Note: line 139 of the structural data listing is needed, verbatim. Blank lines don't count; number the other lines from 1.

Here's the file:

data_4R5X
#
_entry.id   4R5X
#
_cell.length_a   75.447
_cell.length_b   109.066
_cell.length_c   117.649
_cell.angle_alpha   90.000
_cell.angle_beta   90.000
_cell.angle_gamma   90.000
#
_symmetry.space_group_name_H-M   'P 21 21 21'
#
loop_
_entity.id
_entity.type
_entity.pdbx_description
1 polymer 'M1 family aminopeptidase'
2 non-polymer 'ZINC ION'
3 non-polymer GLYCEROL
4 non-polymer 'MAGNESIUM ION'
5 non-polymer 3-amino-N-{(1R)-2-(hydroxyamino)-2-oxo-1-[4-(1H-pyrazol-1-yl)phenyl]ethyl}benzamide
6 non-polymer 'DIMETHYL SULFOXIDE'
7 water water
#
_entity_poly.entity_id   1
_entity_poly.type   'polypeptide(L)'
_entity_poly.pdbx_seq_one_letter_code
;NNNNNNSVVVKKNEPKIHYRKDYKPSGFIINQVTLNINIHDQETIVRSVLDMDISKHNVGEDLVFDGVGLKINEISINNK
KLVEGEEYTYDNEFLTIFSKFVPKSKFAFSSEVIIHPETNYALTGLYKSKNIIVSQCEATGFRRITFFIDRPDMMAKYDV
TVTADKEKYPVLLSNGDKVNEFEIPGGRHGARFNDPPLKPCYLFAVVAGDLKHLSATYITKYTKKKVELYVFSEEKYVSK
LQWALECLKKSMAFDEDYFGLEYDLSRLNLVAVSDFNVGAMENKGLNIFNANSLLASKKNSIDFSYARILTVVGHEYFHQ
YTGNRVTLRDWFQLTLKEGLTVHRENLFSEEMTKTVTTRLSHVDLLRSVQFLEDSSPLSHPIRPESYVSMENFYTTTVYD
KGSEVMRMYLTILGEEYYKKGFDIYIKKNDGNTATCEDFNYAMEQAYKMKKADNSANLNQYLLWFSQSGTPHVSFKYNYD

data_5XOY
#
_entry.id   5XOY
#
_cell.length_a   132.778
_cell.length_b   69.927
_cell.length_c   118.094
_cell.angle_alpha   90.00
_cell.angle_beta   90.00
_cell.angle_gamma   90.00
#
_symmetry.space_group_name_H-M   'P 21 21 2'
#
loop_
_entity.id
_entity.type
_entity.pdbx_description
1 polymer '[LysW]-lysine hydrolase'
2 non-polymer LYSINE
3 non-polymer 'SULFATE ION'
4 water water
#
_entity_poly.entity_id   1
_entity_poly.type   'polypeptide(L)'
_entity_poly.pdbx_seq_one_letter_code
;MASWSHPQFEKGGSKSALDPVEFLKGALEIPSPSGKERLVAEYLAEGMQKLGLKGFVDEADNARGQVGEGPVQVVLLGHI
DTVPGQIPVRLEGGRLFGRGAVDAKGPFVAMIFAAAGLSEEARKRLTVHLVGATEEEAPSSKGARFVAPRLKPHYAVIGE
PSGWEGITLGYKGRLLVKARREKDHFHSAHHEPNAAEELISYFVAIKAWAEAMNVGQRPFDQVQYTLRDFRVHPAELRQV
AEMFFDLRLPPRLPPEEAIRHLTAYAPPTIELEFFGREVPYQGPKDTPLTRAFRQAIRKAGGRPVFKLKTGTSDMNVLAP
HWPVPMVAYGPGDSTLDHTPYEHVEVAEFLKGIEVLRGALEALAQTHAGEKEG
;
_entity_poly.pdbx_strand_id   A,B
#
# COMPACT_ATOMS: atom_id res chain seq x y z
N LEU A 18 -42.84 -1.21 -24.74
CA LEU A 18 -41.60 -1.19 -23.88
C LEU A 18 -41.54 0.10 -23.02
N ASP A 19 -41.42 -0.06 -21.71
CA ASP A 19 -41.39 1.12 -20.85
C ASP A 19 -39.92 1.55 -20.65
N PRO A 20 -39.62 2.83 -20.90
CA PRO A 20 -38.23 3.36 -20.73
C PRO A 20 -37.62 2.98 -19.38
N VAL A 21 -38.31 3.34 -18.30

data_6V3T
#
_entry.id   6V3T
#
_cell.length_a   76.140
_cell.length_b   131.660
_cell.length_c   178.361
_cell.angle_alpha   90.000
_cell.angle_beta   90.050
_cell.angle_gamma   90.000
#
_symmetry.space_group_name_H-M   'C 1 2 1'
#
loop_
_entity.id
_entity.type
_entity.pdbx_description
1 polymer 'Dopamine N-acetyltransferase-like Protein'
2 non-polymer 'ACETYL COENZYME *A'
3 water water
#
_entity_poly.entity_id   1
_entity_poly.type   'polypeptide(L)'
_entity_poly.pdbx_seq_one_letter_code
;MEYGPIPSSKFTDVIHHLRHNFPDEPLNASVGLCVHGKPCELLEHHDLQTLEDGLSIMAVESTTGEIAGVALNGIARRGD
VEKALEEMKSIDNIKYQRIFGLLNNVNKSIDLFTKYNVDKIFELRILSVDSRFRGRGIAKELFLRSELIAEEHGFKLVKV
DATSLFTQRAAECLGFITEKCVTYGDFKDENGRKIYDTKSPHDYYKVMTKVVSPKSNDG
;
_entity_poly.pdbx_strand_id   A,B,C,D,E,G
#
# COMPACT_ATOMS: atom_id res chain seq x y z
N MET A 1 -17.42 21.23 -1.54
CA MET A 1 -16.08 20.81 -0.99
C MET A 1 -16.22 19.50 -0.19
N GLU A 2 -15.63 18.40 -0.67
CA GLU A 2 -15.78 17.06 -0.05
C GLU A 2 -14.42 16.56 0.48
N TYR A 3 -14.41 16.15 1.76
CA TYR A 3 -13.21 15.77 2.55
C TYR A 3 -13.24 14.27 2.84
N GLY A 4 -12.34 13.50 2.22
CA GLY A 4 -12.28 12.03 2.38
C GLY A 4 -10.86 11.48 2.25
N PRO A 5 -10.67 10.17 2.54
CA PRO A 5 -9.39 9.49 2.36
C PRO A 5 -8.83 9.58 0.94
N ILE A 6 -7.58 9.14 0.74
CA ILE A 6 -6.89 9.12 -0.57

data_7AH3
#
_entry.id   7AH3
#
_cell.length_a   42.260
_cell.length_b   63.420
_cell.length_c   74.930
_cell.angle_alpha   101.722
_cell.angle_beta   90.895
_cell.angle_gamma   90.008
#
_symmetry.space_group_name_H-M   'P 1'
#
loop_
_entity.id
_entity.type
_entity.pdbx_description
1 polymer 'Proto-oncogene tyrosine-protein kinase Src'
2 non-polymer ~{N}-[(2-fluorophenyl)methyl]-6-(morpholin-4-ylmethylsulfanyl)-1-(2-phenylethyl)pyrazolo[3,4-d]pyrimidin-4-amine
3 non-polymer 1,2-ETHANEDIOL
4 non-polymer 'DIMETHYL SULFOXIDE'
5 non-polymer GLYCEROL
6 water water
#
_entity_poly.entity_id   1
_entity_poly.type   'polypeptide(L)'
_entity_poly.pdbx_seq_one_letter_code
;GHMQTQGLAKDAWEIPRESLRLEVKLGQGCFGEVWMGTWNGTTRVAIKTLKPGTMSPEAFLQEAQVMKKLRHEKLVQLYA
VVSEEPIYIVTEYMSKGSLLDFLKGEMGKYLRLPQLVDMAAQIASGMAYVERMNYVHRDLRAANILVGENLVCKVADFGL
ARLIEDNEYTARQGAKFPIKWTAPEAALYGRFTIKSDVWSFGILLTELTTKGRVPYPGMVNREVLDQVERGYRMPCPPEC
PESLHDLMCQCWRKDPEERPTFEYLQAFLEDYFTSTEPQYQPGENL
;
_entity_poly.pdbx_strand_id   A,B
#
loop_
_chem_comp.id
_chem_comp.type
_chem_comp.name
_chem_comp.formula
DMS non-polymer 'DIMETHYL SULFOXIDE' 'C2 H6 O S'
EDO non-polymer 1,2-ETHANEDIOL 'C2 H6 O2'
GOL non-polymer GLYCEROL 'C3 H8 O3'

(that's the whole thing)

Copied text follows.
#